At one Independence Day celebration Hakim Master said, ‘The Ramakrishna Mission is doing so much for us. Can we also not do something?’ This initiative resulted in the total-literacy programme of the Malda correctional home. At first no writing material was provided from the Ashrama, for we wanted to make sure that their enthusiasm was genuine and lasting. But the inmates showed their ingenuity by using the floor for slates. It was only then that we supplied blackboards and 200 slates for the programme. The Rotary Club has donated colour television sets to all wards of the jail, but the inmates decided to forgo the evening TV programmes for the literacy classes. Each class consists of half an hour of reading from an inspiring book and two hours of literacy training. On their evening rounds the jailors are now treated to the sounds of a, aa, ka, kha from some rooms and chalo, bolo, karo from others, and when they look in they find the inmates engrossed in their studies. These night classes have been specially availed of by the elderly inmates who feel shy to attend the daytime literacy programme. Hakim Master has set the target that on release every inmate must sign his name and go out reading Swami Vivekananda’s books. The literacy rate of Malda district is 50-55% whereas every individual leaving the Malda correctional home at present is literate. In the other correctional homes too we have been able to achieve a significant rise in literacy. While most of the classes of the literacy programme are in Bengali, at the Howrah correctional home a Hindi literacy class has been started for Hindi-speaking inmates.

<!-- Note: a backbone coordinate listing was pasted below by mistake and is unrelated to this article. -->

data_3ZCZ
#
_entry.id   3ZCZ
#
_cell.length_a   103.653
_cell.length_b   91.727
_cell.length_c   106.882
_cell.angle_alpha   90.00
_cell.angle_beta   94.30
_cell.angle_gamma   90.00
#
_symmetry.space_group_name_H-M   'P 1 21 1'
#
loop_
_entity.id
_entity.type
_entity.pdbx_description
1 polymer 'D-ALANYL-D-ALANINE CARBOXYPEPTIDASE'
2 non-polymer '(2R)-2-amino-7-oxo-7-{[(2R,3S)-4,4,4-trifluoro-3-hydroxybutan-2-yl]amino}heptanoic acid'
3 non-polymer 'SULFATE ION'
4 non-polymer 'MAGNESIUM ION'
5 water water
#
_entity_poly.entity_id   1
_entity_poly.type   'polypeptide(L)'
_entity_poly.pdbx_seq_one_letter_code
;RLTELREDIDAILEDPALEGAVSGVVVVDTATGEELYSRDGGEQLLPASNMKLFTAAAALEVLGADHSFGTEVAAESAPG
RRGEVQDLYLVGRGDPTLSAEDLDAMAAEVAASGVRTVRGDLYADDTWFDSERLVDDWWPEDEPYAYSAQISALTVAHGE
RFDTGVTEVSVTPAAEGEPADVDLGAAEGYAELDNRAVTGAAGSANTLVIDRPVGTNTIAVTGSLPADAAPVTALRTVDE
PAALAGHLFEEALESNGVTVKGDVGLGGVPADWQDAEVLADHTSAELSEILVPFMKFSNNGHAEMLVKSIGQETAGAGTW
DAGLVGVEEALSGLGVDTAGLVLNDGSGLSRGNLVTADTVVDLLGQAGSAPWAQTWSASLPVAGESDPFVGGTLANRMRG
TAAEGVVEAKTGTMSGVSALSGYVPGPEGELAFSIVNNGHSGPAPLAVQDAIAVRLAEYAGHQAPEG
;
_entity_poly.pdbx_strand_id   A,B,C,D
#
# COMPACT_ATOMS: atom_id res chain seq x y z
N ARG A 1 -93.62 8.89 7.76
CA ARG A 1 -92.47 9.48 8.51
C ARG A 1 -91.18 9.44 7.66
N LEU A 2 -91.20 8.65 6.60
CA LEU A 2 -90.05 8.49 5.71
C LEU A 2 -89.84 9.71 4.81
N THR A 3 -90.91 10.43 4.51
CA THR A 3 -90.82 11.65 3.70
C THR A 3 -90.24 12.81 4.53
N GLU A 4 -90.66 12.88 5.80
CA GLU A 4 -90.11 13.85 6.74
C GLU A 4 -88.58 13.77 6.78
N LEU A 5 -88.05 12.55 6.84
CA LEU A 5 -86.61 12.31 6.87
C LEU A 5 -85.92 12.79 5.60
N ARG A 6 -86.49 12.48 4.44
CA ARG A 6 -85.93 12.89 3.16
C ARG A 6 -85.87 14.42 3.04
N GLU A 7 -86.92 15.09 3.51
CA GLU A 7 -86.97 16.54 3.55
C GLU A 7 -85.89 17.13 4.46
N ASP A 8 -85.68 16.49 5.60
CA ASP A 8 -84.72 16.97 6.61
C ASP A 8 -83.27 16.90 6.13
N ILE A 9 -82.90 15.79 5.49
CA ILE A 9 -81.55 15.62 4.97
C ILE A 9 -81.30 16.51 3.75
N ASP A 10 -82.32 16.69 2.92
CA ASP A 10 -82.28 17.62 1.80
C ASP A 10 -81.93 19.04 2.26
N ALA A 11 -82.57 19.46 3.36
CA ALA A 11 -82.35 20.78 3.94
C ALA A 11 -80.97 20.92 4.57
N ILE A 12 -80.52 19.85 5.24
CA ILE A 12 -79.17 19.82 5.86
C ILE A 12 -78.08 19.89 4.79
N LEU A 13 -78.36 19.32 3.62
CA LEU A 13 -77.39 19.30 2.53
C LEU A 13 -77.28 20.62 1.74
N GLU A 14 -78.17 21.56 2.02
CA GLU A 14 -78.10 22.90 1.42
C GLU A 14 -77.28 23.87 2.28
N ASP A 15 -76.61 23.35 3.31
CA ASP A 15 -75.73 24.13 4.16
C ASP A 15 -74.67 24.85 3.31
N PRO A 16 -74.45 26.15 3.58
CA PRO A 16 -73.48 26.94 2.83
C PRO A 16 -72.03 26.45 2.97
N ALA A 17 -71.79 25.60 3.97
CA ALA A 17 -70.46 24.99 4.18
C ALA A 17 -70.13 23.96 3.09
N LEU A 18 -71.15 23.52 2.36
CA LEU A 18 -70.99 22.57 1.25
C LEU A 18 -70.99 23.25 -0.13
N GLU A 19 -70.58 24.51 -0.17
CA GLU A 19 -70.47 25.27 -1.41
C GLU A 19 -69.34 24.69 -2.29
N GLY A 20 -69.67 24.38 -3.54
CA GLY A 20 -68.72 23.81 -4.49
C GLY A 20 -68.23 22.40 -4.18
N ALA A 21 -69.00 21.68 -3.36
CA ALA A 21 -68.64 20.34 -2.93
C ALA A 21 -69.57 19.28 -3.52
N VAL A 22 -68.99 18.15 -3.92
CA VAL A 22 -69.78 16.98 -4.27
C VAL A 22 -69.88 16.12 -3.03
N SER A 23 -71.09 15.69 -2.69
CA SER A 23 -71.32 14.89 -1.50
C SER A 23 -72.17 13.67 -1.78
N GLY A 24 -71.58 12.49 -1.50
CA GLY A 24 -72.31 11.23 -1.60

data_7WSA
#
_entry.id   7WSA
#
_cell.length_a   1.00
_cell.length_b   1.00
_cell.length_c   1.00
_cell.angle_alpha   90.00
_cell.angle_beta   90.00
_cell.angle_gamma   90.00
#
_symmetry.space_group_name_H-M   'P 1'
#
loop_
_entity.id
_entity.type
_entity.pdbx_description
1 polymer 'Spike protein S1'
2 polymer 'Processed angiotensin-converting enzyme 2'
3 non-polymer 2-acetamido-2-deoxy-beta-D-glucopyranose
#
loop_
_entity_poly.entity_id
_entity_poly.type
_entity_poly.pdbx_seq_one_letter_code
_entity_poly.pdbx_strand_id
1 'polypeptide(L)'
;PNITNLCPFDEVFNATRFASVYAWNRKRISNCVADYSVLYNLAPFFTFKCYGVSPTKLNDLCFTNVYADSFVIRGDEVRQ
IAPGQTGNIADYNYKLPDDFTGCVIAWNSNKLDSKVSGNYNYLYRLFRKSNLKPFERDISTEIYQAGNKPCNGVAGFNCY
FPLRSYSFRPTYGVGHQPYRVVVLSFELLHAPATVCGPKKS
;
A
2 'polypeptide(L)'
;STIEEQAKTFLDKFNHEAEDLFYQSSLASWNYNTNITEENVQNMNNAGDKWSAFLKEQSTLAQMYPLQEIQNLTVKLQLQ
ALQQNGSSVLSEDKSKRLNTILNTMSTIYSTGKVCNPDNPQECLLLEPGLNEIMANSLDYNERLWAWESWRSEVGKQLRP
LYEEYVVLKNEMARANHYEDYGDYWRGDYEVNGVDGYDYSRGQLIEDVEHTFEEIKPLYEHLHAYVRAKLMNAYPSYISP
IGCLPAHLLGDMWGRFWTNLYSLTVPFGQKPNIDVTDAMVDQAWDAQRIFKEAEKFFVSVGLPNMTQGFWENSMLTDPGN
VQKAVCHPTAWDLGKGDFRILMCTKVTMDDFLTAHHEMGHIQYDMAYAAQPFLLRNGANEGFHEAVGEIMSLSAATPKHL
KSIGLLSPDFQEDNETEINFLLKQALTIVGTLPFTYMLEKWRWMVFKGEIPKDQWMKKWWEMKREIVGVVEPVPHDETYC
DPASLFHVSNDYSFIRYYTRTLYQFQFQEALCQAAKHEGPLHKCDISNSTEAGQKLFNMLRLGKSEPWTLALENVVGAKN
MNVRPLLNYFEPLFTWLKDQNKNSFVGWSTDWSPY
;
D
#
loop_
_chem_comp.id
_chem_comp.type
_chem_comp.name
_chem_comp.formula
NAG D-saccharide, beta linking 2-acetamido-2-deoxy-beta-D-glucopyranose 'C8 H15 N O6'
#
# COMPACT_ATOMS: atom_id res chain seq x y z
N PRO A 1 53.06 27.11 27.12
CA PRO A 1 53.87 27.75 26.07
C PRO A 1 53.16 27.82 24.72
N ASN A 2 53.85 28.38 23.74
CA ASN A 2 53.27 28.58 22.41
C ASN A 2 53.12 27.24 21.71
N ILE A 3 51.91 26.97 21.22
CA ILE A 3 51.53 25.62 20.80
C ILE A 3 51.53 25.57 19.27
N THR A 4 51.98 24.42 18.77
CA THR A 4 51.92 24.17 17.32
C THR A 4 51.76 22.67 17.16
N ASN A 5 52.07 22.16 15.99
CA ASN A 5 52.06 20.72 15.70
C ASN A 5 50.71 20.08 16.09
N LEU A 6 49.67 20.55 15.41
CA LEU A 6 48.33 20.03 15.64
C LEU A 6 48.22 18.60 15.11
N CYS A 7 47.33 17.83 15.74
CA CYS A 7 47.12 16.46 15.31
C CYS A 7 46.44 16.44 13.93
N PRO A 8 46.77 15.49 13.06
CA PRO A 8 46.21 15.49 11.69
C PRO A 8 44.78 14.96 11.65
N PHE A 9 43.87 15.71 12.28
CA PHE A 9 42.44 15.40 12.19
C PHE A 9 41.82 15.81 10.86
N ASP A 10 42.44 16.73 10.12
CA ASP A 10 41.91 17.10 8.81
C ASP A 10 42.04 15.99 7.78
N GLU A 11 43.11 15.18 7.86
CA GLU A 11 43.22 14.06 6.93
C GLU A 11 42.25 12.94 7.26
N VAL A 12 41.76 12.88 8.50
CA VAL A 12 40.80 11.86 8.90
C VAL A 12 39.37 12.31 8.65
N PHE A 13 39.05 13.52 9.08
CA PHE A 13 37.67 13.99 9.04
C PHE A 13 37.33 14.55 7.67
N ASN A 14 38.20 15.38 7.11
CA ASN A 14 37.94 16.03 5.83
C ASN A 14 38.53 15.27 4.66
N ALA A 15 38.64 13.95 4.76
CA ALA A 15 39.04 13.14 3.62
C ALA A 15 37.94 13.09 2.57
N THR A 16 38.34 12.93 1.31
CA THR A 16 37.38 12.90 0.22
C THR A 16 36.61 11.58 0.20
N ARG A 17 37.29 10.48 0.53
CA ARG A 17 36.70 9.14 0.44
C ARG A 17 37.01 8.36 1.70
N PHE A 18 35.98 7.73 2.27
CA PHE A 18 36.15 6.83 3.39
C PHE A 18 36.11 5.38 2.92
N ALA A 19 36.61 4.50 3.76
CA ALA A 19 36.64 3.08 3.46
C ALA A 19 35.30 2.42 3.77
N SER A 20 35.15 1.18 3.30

Akhtar Hussain and Mehmud are awaiting trial for train dacoity and murder. Inspired by the story of Pavhari Baba and the robber, narrated during one of our classes, Akhtar resolved to lead an honest life on release. He picked up hairdressing from the jail barber. While on bail, he borrowed Rs 12,000 from his father and set up a salon in his village Bamungram of Shujapur area, ten kilometres from Malda town. At our request he took Mehmud as his assistant. The trial judges and correctional-home authorities too have been very sympathetic towards these efforts of Akhtar and Mehmud. Mehmud has been provided with a salon chair, a mirror and a hairdressing kit from the Ashrama. Akhtar now earns Rs 5,000-Rs 6,000 every month. He is now married and has a son. He feels more confident about making an honest living and also more responsible. His parents are happy and his family members spared of the harassment resulting from police enquiries. The villagers are also happy to see one of them successfully rebuild his life. Whenever he comes to Malda to attend court hearings once every two to three months, Akhtar visits the Ashrama and requests us to pray for him that he may continue to be honest.
Malda is a flood-prone district and the Ashrama has to conduct flood relief virtually every year. Several released inmates have come forward and helped us in this relief work, even bringing us water and tea. On one occasion our vehicle carrying relief supplies broke down. A stranger approached us and asked if he should get a mechanic to repair it. When asked who he was, he said he was a student of ours, Sanjay Mandal by name. ‘In which school did you study?’ we asked him. ‘In the jail school’, he replied. ‘I had been to the Ashrama soon after my release and bought some books from the bookstall, for I have now become addicted to books.’ Sanjay had been convicted of pickpocketing. He was now working in a nearby mango orchard, and he ran over to his hut to get and show us the books he had purchased. We asked him, ‘Your work in the orchard lasts only three to four months a year. What do you do the rest of the year?’ ‘I am saving some money and shall set up a grocery’, he replied. Incidentally, with an initial capital of Rs 2,000- Rs 3,000 one can earn the same amount monthly by selling grocery. The income can even go up to Rs 10,000 if one works hard at it. A woman inmate has in fact become self-supporting after the Ashrama provided her this initial capital.